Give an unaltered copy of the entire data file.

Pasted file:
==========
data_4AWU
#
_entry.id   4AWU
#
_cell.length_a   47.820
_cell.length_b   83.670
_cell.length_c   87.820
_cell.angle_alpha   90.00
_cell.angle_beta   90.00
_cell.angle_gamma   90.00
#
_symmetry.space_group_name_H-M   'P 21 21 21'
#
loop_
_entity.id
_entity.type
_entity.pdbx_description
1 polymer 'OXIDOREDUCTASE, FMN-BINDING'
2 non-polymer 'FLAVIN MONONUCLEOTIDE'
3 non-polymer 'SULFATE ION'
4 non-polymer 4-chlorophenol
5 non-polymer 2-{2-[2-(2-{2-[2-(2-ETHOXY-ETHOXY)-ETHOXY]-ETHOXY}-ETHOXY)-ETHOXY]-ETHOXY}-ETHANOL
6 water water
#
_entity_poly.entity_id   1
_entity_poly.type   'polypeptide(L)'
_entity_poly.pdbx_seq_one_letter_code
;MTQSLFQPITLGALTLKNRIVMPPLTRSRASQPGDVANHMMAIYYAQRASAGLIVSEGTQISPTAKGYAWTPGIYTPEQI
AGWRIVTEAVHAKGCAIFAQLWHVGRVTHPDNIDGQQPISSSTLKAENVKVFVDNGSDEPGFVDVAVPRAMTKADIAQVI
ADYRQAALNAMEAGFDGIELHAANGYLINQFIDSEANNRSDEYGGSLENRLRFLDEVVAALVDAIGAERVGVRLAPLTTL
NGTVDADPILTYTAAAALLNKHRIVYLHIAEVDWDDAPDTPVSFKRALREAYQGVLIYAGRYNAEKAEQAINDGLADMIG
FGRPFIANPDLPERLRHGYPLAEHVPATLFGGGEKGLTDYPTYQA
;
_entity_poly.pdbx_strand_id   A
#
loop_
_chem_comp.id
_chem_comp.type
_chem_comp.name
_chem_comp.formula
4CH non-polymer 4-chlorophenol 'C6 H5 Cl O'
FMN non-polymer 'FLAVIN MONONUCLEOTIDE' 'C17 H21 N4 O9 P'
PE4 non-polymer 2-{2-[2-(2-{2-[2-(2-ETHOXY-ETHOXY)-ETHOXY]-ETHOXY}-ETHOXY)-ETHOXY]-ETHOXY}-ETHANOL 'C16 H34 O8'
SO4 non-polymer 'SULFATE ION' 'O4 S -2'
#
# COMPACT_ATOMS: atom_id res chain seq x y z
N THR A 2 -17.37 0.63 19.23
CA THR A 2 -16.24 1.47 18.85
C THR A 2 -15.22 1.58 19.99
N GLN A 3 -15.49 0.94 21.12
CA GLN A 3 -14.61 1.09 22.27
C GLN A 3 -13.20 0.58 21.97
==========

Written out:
data_4AWU
#
_entry.id   4AWU
#
_cell.length_a   47.820
_cell.length_b   83.670
_cell.length_c   87.820
_cell.angle_alpha   90.00
_cell.angle_beta   90.00
_cell.angle_gamma   90.00
#
_symmetry.space_group_name_H-M   'P 21 21 21'
#
loop_
_entity.id
_entity.type
_entity.pdbx_description
1 polymer 'OXIDOREDUCTASE, FMN-BINDING'
2 non-polymer 'FLAVIN MONONUCLEOTIDE'
3 non-polymer 'SULFATE ION'
4 non-polymer 4-chlorophenol
5 non-polymer 2-{2-[2-(2-{2-[2-(2-ETHOXY-ETHOXY)-ETHOXY]-ETHOXY}-ETHOXY)-ETHOXY]-ETHOXY}-ETHANOL
6 water water
#
_entity_poly.entity_id   1
_entity_poly.type   'polypeptide(L)'
_entity_poly.pdbx_seq_one_letter_code
;MTQSLFQPITLGALTLKNRIVMPPLTRSRASQPGDVANHMMAIYYAQRASAGLIVSEGTQISPTAKGYAWTPGIYTPEQI
AGWRIVTEAVHAKGCAIFAQLWHVGRVTHPDNIDGQQPISSSTLKAENVKVFVDNGSDEPGFVDVAVPRAMTKADIAQVI
ADYRQAALNAMEAGFDGIELHAANGYLINQFIDSEANNRSDEYGGSLENRLRFLDEVVAALVDAIGAERVGVRLAPLTTL
NGTVDADPILTYTAAAALLNKHRIVYLHIAEVDWDDAPDTPVSFKRALREAYQGVLIYAGRYNAEKAEQAINDGLADMIG
FGRPFIANPDLPERLRHGYPLAEHVPATLFGGGEKGLTDYPTYQA
;
_entity_poly.pdbx_strand_id   A
#
loop_
_chem_comp.id
_chem_comp.type
_chem_comp.name
_chem_comp.formula
4CH non-polymer 4-chlorophenol 'C6 H5 Cl O'
FMN non-polymer 'FLAVIN MONONUCLEOTIDE' 'C17 H21 N4 O9 P'
PE4 non-polymer 2-{2-[2-(2-{2-[2-(2-ETHOXY-ETHOXY)-ETHOXY]-ETHOXY}-ETHOXY)-ETHOXY]-ETHOXY}-ETHANOL 'C16 H34 O8'
SO4 non-polymer 'SULFATE ION' 'O4 S -2'
#
# COMPACT_ATOMS: atom_id res chain seq x y z
N THR A 2 -17.37 0.63 19.23
CA THR A 2 -16.24 1.47 18.85
C THR A 2 -15.22 1.58 19.99
N GLN A 3 -15.49 0.94 21.12
CA GLN A 3 -14.61 1.09 22.27
C GLN A 3 -13.20 0.58 21.97